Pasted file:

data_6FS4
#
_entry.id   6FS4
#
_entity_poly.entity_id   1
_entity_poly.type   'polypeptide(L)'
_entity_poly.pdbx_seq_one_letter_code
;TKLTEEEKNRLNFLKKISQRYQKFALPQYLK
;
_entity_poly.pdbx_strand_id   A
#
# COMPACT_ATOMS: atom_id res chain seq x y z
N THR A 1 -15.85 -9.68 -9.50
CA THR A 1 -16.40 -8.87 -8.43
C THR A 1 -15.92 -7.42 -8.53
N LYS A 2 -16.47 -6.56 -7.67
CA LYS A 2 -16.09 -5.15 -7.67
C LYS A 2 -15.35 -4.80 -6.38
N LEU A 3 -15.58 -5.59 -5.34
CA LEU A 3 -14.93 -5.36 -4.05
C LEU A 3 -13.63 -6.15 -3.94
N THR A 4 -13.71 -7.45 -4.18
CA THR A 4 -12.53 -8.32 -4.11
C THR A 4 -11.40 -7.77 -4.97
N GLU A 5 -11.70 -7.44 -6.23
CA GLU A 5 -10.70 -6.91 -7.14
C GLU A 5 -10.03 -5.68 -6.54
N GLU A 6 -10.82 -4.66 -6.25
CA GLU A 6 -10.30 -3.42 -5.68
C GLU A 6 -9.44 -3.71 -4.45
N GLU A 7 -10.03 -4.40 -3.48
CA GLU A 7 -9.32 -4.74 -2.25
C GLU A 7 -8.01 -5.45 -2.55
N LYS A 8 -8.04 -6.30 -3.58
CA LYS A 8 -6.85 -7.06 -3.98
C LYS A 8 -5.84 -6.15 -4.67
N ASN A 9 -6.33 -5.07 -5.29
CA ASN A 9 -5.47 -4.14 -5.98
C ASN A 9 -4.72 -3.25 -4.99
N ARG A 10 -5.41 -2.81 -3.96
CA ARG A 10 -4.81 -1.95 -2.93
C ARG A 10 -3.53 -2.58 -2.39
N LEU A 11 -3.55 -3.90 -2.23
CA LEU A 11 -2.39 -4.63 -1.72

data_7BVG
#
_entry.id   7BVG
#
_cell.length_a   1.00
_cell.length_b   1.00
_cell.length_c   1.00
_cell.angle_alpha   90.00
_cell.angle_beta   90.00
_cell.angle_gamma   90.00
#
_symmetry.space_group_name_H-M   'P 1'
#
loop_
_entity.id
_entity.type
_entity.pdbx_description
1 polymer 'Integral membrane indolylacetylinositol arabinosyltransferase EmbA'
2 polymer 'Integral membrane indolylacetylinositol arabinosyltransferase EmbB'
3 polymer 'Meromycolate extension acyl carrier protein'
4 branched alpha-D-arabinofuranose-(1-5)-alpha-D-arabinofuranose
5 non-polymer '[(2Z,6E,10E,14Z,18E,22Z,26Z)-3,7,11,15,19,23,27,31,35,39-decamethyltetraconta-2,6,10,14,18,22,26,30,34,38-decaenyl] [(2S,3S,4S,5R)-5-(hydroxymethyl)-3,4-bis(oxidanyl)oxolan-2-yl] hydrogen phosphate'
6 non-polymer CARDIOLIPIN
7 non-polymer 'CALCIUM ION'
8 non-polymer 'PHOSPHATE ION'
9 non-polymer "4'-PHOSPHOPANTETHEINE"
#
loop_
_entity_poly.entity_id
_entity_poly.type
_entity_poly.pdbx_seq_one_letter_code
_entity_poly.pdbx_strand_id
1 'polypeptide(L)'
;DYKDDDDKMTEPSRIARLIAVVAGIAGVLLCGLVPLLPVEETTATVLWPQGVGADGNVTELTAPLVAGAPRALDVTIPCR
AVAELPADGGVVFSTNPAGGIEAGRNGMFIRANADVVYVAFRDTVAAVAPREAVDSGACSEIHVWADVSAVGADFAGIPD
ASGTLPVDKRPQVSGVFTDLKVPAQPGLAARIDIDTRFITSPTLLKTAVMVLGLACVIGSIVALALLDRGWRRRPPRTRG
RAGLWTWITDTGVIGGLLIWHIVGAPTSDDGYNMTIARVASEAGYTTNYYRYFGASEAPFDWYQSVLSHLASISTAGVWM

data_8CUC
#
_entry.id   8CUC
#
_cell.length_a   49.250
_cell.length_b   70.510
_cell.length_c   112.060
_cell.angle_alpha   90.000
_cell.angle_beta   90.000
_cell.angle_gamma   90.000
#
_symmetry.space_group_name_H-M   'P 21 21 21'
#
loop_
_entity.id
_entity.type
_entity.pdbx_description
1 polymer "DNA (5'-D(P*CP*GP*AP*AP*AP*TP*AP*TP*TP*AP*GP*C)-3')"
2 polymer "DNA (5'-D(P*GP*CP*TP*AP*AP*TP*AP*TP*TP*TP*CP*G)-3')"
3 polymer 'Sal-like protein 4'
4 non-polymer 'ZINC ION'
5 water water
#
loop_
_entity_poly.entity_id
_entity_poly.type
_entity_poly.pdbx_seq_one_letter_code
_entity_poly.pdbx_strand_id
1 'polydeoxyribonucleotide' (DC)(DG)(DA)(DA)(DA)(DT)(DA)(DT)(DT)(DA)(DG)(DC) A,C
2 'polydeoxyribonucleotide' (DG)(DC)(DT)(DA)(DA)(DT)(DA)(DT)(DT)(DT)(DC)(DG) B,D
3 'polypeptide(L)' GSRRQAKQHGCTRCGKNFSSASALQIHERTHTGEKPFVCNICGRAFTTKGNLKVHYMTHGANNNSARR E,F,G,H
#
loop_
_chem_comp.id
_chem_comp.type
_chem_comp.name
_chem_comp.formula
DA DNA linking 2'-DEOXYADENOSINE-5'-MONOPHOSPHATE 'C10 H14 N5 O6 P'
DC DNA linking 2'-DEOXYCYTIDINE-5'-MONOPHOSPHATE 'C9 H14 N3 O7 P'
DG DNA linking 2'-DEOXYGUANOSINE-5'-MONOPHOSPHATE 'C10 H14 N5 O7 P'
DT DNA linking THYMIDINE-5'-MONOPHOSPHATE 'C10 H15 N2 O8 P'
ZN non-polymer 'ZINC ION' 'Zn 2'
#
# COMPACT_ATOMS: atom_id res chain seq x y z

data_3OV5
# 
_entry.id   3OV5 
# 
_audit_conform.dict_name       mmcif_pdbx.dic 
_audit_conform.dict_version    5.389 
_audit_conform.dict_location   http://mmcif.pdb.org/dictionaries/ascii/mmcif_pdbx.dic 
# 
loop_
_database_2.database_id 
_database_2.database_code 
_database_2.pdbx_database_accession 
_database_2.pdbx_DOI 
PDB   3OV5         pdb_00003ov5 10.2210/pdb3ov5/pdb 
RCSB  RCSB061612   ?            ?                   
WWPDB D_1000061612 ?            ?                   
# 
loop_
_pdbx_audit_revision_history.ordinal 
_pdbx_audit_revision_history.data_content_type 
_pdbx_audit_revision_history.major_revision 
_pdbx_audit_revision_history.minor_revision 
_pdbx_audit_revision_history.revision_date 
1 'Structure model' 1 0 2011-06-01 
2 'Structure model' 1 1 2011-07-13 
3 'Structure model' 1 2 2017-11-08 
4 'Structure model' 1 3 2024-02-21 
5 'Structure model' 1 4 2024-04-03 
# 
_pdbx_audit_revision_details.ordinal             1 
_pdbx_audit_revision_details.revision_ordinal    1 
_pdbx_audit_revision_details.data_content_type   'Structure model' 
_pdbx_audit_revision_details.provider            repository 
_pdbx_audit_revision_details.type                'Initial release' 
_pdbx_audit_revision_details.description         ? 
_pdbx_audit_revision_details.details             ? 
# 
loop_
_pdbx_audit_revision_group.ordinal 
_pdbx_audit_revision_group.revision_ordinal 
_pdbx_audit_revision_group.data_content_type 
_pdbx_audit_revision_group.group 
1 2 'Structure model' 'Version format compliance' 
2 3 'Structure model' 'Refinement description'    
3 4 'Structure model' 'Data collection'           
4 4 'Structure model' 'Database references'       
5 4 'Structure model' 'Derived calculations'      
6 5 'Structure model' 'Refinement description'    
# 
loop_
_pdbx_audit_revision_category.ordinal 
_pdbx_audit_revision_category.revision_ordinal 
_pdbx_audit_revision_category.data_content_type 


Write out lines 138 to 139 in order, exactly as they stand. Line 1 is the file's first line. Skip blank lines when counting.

_database_2.pdbx_DOI 
PDB   3OV5         pdb_00003ov5 10.2210/pdb3ov5/pdb 